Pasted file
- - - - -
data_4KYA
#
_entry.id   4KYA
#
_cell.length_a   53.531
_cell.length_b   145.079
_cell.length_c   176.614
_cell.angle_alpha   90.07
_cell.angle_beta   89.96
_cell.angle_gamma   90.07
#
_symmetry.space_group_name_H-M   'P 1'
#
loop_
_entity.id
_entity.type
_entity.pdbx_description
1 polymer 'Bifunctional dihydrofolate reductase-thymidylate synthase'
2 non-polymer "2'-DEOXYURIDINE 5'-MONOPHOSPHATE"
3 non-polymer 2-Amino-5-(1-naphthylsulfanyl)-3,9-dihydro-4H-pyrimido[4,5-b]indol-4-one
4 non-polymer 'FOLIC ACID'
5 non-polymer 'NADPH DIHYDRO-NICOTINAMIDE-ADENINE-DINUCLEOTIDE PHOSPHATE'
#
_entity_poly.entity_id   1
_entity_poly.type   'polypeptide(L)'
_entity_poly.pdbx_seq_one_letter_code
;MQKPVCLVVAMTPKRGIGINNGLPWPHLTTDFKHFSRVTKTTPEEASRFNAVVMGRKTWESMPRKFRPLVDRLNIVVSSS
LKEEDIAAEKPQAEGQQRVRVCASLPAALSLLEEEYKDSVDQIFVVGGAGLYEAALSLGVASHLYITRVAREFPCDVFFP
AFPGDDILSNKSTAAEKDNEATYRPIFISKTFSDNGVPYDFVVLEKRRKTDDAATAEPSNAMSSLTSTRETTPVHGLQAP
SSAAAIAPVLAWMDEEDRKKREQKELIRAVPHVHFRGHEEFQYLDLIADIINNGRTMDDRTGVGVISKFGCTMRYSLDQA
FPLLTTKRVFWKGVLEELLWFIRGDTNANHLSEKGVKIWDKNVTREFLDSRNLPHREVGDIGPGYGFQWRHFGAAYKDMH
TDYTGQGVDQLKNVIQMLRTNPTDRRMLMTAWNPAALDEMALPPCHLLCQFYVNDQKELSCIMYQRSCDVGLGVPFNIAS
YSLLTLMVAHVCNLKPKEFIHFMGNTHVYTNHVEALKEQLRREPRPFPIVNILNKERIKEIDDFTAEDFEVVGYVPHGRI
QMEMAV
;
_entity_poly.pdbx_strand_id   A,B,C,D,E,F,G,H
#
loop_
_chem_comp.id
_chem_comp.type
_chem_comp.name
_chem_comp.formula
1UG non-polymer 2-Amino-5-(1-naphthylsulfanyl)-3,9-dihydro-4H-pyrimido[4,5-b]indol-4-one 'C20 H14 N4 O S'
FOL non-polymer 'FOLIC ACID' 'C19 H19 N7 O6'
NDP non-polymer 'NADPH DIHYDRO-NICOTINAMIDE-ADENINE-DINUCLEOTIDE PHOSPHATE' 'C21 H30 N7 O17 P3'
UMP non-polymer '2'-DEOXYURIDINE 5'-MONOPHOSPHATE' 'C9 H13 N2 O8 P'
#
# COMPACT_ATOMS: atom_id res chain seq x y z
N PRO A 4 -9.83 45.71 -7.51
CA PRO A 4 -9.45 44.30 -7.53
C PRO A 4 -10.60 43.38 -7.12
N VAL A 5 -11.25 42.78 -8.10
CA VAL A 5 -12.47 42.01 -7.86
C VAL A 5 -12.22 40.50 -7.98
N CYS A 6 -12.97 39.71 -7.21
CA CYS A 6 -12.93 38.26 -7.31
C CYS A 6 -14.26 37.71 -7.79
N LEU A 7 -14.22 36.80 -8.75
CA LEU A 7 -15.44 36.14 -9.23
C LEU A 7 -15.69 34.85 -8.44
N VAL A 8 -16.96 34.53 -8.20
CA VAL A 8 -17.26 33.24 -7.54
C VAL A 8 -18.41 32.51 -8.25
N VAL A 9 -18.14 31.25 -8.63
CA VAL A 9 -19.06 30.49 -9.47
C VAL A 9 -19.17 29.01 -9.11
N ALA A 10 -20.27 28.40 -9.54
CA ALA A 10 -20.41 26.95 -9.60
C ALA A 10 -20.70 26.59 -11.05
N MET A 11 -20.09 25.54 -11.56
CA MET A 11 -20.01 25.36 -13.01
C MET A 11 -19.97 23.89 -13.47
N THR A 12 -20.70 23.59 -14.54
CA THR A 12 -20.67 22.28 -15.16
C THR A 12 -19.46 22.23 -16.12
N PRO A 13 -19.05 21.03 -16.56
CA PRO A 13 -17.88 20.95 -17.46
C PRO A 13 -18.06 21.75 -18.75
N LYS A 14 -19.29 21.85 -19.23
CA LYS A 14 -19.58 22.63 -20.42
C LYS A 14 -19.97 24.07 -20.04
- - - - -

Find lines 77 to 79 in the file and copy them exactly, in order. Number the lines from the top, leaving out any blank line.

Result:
CA PRO A 13 -17.88 20.95 -17.46
C PRO A 13 -18.06 21.75 -18.75
N LYS A 14 -19.29 21.85 -19.23